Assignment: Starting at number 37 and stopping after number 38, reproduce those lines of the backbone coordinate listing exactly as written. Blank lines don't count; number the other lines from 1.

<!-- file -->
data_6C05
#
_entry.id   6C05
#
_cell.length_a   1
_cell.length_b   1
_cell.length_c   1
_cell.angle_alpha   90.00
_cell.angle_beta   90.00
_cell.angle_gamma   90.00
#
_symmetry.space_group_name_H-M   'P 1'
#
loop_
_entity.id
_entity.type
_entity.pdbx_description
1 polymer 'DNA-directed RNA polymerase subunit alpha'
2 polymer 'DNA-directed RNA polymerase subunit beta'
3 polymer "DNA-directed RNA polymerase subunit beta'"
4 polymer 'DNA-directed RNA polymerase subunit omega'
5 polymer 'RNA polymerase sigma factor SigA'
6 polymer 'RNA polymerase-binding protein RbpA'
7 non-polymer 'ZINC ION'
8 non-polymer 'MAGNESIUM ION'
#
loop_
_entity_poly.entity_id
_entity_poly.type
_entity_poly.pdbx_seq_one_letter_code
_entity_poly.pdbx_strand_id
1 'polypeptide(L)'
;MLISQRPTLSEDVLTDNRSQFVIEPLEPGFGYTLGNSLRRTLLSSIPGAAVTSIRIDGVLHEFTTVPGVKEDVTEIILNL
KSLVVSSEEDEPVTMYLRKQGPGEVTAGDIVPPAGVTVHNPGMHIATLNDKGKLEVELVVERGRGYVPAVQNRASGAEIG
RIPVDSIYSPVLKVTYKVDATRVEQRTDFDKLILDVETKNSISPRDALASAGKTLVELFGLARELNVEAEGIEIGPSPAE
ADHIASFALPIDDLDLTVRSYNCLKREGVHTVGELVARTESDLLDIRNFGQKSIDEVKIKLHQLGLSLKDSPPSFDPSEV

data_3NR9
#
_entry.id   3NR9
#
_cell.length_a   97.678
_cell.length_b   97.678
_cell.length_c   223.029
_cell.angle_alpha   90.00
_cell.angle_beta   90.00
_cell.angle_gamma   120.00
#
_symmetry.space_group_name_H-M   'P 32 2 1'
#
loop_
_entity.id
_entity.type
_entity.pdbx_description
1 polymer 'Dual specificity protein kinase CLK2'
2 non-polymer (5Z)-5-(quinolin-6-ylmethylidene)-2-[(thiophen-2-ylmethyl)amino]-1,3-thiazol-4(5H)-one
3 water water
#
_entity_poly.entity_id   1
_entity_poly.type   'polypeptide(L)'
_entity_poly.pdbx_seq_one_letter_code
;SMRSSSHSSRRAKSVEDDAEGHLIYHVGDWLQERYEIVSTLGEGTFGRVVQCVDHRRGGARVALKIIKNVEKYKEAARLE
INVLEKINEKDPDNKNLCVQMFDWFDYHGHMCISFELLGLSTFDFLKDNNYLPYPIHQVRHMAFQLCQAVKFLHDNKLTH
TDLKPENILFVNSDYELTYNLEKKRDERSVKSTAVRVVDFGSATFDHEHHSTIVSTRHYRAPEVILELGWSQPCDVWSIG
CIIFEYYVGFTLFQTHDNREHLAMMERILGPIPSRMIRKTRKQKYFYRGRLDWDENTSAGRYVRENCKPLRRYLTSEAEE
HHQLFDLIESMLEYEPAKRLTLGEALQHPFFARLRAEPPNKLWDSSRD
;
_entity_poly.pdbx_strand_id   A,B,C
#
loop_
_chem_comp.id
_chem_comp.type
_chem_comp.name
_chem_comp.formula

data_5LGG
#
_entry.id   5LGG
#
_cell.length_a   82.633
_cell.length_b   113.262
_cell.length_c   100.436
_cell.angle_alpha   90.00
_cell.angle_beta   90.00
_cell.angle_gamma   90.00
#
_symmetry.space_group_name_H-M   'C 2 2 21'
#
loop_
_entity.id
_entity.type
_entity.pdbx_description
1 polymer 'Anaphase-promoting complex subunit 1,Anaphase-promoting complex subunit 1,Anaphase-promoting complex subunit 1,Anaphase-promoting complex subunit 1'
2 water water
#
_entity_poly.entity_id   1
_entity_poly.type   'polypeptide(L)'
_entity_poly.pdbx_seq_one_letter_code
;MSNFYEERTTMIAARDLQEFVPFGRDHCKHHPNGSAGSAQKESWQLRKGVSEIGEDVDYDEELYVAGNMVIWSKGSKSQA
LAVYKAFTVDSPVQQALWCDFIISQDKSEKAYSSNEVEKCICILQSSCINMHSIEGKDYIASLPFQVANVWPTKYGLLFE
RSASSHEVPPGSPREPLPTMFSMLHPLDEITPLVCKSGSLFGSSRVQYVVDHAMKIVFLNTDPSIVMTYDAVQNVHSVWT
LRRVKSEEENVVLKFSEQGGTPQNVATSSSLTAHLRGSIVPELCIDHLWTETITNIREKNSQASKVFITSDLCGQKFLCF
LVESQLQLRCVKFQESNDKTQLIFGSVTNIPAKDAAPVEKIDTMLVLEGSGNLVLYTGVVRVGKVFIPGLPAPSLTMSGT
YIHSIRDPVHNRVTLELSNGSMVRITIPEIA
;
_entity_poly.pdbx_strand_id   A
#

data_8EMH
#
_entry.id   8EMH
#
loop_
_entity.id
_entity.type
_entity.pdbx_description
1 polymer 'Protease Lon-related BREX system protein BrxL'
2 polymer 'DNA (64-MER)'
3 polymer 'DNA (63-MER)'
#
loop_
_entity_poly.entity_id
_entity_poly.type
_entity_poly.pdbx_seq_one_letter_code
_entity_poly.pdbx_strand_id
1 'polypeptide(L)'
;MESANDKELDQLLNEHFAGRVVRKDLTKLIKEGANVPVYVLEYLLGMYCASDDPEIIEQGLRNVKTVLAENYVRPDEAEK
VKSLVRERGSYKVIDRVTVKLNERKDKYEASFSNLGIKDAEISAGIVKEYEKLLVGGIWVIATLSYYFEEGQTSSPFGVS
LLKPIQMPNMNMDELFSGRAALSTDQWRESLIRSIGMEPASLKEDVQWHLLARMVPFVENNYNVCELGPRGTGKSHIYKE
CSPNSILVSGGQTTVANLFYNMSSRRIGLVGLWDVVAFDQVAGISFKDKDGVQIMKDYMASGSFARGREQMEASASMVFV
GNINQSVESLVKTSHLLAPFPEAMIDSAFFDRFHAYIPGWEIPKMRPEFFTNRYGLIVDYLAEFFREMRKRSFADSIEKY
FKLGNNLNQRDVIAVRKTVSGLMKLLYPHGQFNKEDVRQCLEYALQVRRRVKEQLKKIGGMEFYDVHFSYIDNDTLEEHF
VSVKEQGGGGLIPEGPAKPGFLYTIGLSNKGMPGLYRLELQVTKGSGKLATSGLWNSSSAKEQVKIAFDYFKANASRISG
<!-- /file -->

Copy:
data_3NR9
#